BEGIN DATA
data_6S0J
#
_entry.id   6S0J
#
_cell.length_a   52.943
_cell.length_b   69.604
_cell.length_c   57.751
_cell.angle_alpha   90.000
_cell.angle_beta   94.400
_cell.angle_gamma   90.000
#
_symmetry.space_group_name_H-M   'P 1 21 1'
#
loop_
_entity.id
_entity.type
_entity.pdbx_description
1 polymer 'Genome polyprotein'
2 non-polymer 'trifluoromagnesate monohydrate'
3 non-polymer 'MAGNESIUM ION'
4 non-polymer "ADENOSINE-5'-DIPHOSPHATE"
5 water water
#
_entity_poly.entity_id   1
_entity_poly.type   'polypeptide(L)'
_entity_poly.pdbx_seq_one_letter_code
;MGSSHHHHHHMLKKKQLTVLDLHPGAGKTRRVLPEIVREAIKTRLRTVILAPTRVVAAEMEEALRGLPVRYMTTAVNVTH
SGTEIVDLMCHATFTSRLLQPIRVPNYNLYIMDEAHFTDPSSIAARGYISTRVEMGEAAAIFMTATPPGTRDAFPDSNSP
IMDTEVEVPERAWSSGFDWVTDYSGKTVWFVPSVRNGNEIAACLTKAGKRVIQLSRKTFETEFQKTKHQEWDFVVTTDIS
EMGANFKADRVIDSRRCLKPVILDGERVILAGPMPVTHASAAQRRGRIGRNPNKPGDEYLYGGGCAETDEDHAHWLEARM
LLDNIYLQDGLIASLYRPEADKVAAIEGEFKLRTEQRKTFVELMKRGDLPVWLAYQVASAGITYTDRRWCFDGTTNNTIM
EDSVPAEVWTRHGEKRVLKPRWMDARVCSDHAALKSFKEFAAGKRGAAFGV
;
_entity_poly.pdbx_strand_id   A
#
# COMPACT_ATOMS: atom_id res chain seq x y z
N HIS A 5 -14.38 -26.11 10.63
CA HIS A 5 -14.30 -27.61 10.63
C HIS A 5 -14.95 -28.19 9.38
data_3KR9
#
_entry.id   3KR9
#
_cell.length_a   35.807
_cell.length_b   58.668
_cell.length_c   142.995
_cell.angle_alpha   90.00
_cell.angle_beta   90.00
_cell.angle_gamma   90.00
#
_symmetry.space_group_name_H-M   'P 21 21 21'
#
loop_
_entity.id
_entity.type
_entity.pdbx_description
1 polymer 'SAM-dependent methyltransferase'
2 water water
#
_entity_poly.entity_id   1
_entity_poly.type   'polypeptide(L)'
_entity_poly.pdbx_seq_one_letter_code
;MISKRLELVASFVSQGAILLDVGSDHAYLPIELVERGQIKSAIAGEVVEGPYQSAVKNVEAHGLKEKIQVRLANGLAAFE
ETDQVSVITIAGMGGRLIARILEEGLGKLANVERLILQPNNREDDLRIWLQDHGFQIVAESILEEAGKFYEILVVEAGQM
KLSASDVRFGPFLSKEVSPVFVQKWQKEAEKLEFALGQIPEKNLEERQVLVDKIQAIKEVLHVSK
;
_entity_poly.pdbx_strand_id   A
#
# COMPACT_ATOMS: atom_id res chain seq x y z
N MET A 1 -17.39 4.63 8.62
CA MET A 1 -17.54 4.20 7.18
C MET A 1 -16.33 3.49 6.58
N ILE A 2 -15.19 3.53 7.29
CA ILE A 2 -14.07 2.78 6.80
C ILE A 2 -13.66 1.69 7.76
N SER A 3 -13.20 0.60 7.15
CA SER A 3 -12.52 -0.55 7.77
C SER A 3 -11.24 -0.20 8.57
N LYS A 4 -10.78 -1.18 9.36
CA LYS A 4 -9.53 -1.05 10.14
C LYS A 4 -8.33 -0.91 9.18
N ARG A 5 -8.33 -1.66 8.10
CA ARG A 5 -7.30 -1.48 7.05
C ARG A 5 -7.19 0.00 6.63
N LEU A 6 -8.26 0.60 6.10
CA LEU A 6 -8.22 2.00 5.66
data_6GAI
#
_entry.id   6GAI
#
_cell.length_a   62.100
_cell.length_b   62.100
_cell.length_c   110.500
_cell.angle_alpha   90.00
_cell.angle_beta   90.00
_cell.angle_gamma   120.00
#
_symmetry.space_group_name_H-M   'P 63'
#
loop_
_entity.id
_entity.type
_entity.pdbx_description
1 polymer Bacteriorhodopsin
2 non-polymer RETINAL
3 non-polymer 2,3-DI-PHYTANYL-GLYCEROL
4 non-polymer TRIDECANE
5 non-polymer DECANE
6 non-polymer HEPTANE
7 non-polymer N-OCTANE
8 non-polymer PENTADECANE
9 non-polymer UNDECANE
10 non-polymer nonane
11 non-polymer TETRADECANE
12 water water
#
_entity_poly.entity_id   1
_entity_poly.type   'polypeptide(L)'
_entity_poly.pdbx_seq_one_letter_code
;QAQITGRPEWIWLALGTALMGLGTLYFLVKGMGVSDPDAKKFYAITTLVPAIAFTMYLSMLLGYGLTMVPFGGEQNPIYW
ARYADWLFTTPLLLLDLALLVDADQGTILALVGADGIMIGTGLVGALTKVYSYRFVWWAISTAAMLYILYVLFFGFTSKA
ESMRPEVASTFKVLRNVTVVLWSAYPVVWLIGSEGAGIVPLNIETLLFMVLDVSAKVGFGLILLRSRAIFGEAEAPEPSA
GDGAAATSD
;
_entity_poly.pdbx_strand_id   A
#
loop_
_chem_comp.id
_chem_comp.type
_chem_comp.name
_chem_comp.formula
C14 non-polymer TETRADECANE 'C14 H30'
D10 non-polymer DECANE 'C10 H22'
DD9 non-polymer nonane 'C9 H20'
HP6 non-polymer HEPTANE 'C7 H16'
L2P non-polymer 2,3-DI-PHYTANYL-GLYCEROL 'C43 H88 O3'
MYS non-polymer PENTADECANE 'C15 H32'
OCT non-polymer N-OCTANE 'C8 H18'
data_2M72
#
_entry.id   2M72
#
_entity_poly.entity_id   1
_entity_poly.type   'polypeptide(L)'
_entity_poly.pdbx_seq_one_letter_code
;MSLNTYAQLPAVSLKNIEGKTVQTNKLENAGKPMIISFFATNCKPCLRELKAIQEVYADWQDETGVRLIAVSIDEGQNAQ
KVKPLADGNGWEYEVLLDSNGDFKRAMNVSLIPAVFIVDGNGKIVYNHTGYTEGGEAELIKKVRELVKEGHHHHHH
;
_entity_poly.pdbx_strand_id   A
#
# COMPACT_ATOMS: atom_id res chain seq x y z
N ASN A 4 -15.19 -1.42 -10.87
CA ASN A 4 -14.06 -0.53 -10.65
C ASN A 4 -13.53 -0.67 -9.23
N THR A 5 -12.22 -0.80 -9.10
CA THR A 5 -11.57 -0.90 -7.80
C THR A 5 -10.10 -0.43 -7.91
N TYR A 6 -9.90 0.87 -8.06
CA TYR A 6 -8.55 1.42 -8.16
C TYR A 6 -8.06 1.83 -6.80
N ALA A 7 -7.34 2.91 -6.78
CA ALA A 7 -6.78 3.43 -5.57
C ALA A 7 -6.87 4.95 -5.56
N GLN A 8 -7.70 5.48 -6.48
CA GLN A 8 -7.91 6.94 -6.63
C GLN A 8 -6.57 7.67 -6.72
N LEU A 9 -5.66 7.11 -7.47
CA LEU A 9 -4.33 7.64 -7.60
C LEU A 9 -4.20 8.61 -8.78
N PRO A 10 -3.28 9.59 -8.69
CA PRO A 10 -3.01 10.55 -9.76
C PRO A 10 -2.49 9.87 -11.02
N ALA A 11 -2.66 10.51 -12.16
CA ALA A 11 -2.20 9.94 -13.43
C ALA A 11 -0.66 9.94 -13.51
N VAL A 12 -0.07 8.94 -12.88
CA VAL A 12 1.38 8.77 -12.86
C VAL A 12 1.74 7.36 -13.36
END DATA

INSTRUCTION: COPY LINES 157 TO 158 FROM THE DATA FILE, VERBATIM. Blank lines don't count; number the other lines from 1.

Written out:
C THR A 5 -10.10 -0.43 -7.91
N TYR A 6 -9.90 0.87 -8.06